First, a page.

In fact, obesity-related healthcare costs account for more than 20% of all healthcare costs in the United States, with total costs reaching upwards of $190 billion in the past year alone (a rise of more than 150% since 2003) â€“ that there are now more taxpayer funds being used to relieve the healthcare costs of obese people than the healthcare costs of people who smoke cigarettes.
And to put the concerns of obesity into perspective, between 1995 and 2005, the obesity rate of Americans jumped 60%, with a little over one in three American adults now being clinically obese.
In order to win the war against obesity, the first step an individual must take is educating him or herself on exactly which foods are nutritious. However, without actually putting into practice what was learned about nutrition, the first step will always be futile.
Â Weight Loss after Obesity
Although some level of excess weight can stem from hereditary or genetic factors that predispose certain individuals to have a hard time losing extra weight or to simply be a bit heavier than the average person, a great number of other factors have caused the majority of obese people to pack on the pounds, particularly the prevalence of bigger portion sizes and â€œvalueâ€ meals encouraging the consumption of improperly-balanced, rarely nutritious foods on a constant basis as well as the ever-increasing sedentary lifestyle of modern society.
However, whatever the cause of an individualâ€™s obesity, the only way the individual can begin to lose his or her excess weight, and keep it off, is to learn which healthy, nutritious foods will help promote weight loss as well as exercising on a regular basis. Basically, what an obese individual will need to do in order to lose weight is to make an overall positive, healthy change in daily living and lifestyle habits.
To make sure that you lose weight in a healthy, steady fashion, it is recommended that you enroll in a personalized, comprehensive weight loss program as given by a healthcare professional. The purpose of weight loss programs is to help obese individuals learn how to eat healthier foods (especially foods that are low in fat and caloric content), to be more physically active, and to determine changes in daily routines and activities that encourages weight loss and discourages lost weight from returning.
Â Weight Loss and Nutrition
One of the most important factors in losing weight in a healthy manner is to incorporate a nutritional, well-balanced diet into your life. In general, foods that are low in fat and calories are most frequently recommended. More specifically, individuals looking to healthily lose weight should eat:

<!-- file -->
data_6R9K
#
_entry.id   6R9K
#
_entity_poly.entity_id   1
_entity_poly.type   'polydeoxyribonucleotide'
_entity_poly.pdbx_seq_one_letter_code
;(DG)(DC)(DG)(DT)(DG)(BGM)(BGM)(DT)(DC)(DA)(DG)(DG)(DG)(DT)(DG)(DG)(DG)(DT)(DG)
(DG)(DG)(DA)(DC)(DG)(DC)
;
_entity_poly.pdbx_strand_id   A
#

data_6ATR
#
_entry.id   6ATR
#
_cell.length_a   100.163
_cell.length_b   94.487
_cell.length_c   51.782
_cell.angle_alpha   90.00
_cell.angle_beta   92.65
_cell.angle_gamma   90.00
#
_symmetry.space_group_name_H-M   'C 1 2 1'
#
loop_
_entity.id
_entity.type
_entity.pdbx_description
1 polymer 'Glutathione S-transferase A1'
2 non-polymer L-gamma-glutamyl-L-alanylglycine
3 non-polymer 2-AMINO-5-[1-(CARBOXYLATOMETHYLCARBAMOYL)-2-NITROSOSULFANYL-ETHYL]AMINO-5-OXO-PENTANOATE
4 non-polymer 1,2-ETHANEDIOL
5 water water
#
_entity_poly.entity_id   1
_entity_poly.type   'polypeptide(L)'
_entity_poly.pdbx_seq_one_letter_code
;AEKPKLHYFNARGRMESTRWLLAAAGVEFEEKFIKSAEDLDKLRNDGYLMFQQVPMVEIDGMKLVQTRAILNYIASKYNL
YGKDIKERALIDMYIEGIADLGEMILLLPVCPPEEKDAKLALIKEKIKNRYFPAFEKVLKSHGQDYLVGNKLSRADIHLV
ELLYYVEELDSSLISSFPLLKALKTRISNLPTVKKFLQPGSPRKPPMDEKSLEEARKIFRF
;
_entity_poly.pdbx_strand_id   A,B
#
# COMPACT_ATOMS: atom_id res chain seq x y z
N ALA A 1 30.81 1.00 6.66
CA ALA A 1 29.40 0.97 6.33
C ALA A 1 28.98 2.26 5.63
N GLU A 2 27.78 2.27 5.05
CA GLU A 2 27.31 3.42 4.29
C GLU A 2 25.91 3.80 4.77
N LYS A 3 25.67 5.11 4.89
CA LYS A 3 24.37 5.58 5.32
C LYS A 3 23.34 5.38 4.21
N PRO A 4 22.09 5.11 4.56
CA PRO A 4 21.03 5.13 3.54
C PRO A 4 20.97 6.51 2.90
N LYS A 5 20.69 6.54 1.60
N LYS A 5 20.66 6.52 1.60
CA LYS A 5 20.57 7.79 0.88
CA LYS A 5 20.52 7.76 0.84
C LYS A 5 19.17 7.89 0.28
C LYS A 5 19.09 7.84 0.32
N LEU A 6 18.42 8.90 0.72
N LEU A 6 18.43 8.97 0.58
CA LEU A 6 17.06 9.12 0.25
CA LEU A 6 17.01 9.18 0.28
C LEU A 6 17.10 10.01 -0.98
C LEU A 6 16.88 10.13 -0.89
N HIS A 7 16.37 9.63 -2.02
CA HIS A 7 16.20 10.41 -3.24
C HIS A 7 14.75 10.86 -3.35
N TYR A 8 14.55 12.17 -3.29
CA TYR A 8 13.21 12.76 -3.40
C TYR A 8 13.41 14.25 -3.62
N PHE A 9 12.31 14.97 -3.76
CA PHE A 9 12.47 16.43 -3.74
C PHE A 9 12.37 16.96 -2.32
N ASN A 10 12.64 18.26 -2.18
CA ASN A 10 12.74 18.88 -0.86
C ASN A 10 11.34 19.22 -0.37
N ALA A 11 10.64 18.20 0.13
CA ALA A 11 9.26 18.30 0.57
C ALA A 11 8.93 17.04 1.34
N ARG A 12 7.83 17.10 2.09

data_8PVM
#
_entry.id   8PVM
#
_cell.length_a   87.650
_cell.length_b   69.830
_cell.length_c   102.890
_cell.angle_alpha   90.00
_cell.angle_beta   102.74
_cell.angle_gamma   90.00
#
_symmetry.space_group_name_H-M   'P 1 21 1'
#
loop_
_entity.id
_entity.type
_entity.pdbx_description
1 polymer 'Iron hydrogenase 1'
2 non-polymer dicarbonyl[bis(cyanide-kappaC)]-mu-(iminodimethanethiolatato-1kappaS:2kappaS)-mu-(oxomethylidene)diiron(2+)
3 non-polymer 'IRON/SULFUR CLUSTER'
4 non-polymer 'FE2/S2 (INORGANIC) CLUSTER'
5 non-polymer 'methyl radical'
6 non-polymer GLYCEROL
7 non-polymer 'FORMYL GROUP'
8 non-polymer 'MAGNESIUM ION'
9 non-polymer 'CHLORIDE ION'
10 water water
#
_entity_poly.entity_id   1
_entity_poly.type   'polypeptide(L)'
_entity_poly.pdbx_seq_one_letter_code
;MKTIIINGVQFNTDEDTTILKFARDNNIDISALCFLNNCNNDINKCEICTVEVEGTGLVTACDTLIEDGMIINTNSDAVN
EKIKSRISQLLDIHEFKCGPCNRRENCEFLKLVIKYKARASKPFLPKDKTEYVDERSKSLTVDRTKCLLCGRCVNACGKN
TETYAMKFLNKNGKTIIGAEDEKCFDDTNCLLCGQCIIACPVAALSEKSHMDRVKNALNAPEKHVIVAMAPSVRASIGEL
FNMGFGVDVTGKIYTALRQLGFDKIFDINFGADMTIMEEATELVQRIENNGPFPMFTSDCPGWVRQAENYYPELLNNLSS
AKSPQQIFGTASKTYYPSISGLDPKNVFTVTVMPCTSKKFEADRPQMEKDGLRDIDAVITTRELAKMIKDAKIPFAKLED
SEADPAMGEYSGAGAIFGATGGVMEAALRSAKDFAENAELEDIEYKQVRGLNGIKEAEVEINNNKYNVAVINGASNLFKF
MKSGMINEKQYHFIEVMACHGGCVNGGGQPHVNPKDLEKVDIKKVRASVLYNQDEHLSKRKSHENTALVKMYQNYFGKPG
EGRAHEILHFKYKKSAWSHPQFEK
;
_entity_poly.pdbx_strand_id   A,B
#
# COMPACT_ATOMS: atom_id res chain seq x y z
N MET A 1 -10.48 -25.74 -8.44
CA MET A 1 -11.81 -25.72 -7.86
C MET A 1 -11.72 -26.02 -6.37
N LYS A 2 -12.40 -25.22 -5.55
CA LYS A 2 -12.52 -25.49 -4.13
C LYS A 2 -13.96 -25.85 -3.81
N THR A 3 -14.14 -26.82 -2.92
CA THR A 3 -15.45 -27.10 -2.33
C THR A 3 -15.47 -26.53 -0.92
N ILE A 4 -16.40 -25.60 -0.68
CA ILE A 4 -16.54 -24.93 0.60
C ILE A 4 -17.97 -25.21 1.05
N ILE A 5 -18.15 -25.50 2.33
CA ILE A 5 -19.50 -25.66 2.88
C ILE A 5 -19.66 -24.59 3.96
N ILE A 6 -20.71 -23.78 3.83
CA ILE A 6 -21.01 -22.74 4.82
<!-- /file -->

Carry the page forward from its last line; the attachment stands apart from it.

- More fruits (not fruit drinks): It is recommended that the typical 2000-calorie/day diet contain at least 2 cups of fruit
- More vegetables: Dark, leafy greens, the different types of peas and beans, and â€œorangeâ€ veggies (carrots, winter squash, sweet potatoes, etc.) especially promote healthy weight loss
- Lean Proteins: Lean meats and poultry that has been baked, broiled, or grilled
- Less saturated fats and salt: Less than 10% of your daily calorie intake should be from saturated fatty acids; salt intake should be limited to about one teaspoon per day
Although these are the most common ways to change up the foods you eat in order to bring about weight loss, you should consult a healthcare professional to see which foods will best encourage weight loss for you.
Â Weight Loss Program at Complete Healthcare for Women
At Complete Healthcare for Women, we understand that each personâ€™s case of obesity is different- that the causes of and solutions for obesity differ from one individual to the next. For each patient, we will design a comprehensive, personalized weight loss program that will best promote healthy weight loss as well as a healthier lifestyle change in general.
We are pleased to offer a thorough, medically-managed weight loss program that educates individuals about the importance of having a healthy diet and properly exercising on a regular basis. For qualified individuals, Adipex-PÂ® (generically known as Phentermine) may be prescribed to assist with the weight loss.
To find out more about how our personalized, medically-supervised weight loss program can help you win the battle against your obesity, please call 614.822.4343 to set up an educational consultation about the benefits of enrolling in our specialized weight loss program. Same day appointments are available!